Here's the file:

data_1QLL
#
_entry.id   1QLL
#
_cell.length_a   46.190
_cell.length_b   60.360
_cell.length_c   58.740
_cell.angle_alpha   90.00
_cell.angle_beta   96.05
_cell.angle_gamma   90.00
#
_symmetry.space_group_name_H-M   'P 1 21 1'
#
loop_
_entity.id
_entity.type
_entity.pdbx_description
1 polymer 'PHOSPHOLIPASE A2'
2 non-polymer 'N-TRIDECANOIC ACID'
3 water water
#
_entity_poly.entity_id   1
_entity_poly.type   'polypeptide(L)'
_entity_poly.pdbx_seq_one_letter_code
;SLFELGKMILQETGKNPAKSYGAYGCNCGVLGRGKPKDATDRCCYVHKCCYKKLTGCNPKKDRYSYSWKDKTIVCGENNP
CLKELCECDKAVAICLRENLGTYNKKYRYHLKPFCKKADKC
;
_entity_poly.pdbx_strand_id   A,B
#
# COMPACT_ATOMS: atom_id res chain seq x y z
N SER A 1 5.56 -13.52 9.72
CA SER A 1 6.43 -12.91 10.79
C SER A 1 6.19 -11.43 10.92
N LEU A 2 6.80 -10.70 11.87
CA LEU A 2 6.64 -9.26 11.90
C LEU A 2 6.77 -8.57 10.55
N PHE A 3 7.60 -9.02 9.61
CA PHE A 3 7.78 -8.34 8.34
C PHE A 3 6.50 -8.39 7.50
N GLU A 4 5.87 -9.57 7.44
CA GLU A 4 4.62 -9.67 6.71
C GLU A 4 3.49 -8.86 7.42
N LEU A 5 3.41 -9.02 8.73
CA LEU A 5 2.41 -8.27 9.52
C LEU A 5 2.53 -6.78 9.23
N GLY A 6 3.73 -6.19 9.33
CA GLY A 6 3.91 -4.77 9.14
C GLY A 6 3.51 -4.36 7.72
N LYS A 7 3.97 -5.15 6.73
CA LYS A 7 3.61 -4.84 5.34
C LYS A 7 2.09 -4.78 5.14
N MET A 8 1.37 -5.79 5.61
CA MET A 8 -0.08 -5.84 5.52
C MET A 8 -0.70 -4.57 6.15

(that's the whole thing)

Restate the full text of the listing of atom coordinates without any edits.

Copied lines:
data_1QLL
#
_entry.id   1QLL
#
_cell.length_a   46.190
_cell.length_b   60.360
_cell.length_c   58.740
_cell.angle_alpha   90.00
_cell.angle_beta   96.05
_cell.angle_gamma   90.00
#
_symmetry.space_group_name_H-M   'P 1 21 1'
#
loop_
_entity.id
_entity.type
_entity.pdbx_description
1 polymer 'PHOSPHOLIPASE A2'
2 non-polymer 'N-TRIDECANOIC ACID'
3 water water
#
_entity_poly.entity_id   1
_entity_poly.type   'polypeptide(L)'
_entity_poly.pdbx_seq_one_letter_code
;SLFELGKMILQETGKNPAKSYGAYGCNCGVLGRGKPKDATDRCCYVHKCCYKKLTGCNPKKDRYSYSWKDKTIVCGENNP
CLKELCECDKAVAICLRENLGTYNKKYRYHLKPFCKKADKC
;
_entity_poly.pdbx_strand_id   A,B
#
# COMPACT_ATOMS: atom_id res chain seq x y z
N SER A 1 5.56 -13.52 9.72
CA SER A 1 6.43 -12.91 10.79
C SER A 1 6.19 -11.43 10.92
N LEU A 2 6.80 -10.70 11.87
CA LEU A 2 6.64 -9.26 11.90
C LEU A 2 6.77 -8.57 10.55
N PHE A 3 7.60 -9.02 9.61
CA PHE A 3 7.78 -8.34 8.34
C PHE A 3 6.50 -8.39 7.50
N GLU A 4 5.87 -9.57 7.44
CA GLU A 4 4.62 -9.67 6.71
C GLU A 4 3.49 -8.86 7.42
N LEU A 5 3.41 -9.02 8.73
CA LEU A 5 2.41 -8.27 9.52
C LEU A 5 2.53 -6.78 9.23
N GLY A 6 3.73 -6.19 9.33
CA GLY A 6 3.91 -4.77 9.14
C GLY A 6 3.51 -4.36 7.72
N LYS A 7 3.97 -5.15 6.73
CA LYS A 7 3.61 -4.84 5.34
C LYS A 7 2.09 -4.78 5.14
N MET A 8 1.37 -5.79 5.61
CA MET A 8 -0.08 -5.84 5.52
C MET A 8 -0.70 -4.57 6.15